Tuesday, October 21, 2014

Washougal High School Students Participate in Global Read Aloud

The Global Read Aloud (GRA) program works to demonstrate how one book can connect the world.  Currently the GRA program is connecting a Washougal High School class with middle school students in a French speaking part of Ontario, Canada.

For six weeks, starting October 6, participating classrooms across the world read a book, different for each grade grouping, aloud. Each week has designated chapters to be read.  Students then share their thoughts about the book and its characters with their distant partner classrooms through a safe social media platform.

Tami Grants classroom is reading “One for the Murphy’s” by Lynda Mullaly Hunt.  Her teacher partner is Serena Thatcher who teaches at Duke of Cambridge School (French Immersion Centre) in Bowmanville, Ontario in Canada. “Her students are using this experience to practice writing in English,” Grant said. “This is forcing my students to use proper grammar in order to help their counterparts learn.”

"We are helping them with their English, and in a way we are learning from them as well," said WHS senior, Jenny Wilson.  And because the Canadian students are in middle school, Wilson added that it’s requiring them to be more mature when they discuss the emotional and relationship themes in the book.  “It’s requiring us to be more mature when we talk to them and dealing with hard emotions like adults do,” she said.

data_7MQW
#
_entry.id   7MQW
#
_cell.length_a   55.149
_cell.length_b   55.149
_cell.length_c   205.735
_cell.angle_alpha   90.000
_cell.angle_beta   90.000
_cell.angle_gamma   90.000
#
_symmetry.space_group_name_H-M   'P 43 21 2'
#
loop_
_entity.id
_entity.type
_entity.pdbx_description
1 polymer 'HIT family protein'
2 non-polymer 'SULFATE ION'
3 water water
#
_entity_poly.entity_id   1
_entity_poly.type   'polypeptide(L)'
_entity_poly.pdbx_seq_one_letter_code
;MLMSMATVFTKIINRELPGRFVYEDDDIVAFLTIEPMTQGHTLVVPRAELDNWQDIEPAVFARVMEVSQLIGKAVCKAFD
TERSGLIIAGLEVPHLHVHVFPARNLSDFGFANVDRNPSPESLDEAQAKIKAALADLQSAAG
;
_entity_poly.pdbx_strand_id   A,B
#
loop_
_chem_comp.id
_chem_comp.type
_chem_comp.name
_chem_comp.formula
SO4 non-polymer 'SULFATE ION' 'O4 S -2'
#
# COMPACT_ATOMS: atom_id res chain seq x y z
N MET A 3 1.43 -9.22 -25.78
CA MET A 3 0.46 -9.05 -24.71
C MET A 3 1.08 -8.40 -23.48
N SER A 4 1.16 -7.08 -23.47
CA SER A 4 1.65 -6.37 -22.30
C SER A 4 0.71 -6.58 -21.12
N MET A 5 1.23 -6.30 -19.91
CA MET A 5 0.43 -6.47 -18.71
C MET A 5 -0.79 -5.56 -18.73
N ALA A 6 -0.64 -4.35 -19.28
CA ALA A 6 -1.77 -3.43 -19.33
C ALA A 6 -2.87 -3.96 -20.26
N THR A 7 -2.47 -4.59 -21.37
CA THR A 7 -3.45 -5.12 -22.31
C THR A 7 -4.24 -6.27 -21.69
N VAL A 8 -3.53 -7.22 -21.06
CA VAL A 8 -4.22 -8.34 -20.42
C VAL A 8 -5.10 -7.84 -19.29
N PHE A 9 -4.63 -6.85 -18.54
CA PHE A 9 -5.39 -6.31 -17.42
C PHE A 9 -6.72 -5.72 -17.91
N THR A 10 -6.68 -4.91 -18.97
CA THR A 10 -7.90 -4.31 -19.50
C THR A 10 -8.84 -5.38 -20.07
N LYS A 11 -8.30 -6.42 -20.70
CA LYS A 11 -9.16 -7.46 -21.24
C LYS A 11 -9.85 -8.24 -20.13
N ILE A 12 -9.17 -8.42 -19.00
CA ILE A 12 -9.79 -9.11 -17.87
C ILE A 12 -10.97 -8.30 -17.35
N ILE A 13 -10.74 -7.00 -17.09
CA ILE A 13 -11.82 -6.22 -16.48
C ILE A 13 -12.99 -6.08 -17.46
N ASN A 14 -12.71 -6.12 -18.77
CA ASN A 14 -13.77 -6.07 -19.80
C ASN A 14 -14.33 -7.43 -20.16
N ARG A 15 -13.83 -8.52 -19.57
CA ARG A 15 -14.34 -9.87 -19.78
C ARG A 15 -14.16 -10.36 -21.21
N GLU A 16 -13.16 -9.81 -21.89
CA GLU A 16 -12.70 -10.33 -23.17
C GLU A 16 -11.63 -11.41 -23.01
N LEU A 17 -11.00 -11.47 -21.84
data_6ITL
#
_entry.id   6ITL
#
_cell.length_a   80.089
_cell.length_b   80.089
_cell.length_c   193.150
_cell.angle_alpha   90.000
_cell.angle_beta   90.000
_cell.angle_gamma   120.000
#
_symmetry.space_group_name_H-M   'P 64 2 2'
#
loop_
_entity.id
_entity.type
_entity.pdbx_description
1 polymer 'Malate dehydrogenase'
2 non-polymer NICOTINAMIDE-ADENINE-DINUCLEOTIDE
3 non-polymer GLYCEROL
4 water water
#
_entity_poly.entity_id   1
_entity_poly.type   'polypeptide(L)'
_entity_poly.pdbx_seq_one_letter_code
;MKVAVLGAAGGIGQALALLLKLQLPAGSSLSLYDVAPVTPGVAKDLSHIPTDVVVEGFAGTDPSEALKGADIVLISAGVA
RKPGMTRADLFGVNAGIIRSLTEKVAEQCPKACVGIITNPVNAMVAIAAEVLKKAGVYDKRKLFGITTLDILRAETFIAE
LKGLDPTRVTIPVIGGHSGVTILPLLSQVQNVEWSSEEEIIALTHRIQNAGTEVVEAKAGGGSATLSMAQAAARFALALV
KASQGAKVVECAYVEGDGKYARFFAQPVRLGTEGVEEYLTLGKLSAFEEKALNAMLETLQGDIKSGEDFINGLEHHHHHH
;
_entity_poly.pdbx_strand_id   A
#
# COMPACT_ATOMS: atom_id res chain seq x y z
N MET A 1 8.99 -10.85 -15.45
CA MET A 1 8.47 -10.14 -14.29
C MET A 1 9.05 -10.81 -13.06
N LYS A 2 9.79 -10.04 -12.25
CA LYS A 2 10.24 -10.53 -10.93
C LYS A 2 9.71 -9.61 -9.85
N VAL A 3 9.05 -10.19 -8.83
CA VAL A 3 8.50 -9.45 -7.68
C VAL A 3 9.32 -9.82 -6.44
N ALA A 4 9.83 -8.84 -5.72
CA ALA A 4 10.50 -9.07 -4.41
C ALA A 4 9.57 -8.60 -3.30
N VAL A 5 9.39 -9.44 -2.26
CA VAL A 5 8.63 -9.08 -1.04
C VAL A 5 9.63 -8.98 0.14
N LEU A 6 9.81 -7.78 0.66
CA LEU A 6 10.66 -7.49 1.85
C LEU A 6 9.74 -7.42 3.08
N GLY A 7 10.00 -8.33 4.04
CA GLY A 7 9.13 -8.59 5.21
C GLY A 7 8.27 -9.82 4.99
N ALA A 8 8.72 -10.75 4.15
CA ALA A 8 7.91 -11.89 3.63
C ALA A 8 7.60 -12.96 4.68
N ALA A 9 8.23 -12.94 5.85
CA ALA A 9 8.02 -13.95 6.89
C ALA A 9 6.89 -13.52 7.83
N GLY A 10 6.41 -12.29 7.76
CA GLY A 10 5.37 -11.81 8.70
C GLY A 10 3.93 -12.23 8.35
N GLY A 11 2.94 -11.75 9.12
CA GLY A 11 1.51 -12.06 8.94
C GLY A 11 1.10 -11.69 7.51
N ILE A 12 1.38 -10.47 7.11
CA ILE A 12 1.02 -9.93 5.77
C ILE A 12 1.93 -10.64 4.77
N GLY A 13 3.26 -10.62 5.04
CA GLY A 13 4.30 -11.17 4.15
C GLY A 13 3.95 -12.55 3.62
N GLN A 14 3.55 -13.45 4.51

A global collaboration such as this shows students that they are part of something bigger than just themselves.  It demonstrates that other kids are like them, even if they live far apart and in different countries. “My ultimate goal is for these students, when they leave high school, that even if they have not traveled that they have an appreciation for people with different cultures,” Grant explained.  “I hope they begin to realize there are many similarities between them and people who live in a different part of the world. I hope they see that it is not so scary in the world once you make connections.”

The GRA project believes that reading books can be a very personal experience, and there is a tremendous impact when students understand that the experience they have with a book may be similar to an experience another child had in another place.

Although the focus is for students to share their thoughts on the book’s characters and plot, the project and discussions go far beyond that. “It is fun to meet new people and help them to learn about Washington State,” said WHS Senior Matt Grant.  “They are very intrigued by Mt. St. Helens and asked us about living next to a volcano.  But it is really no big deal to us.”

WHS Senior, Madisen Baldwin agrees. "I really like how we can talk to people in Canada and be able to discuss mutual things like the book.  It’s also interesting that things we don't think about may be a major concern for them.  The students always ask us questions about Mt. St. Helens and Mt. Hood and if it’s scary living next to a volcano.  This helped me realize that we live in a completely different culture but we are all connected in some way.”

The class collected Washington items to send to their new Canadian friends which includes Mt. St. Helens ash and photos, sand from Cottonwood Beach and apples. “Students are also feeling a new appreciation for what they have here in the Pacific Northwest,” Grant added.

“Having book discussions online is very interesting and lets you see what everyone’s thinking,” Matt Grant said. “And we see that kids are just kids where ever they live.  It shows how literature can really bring people together.”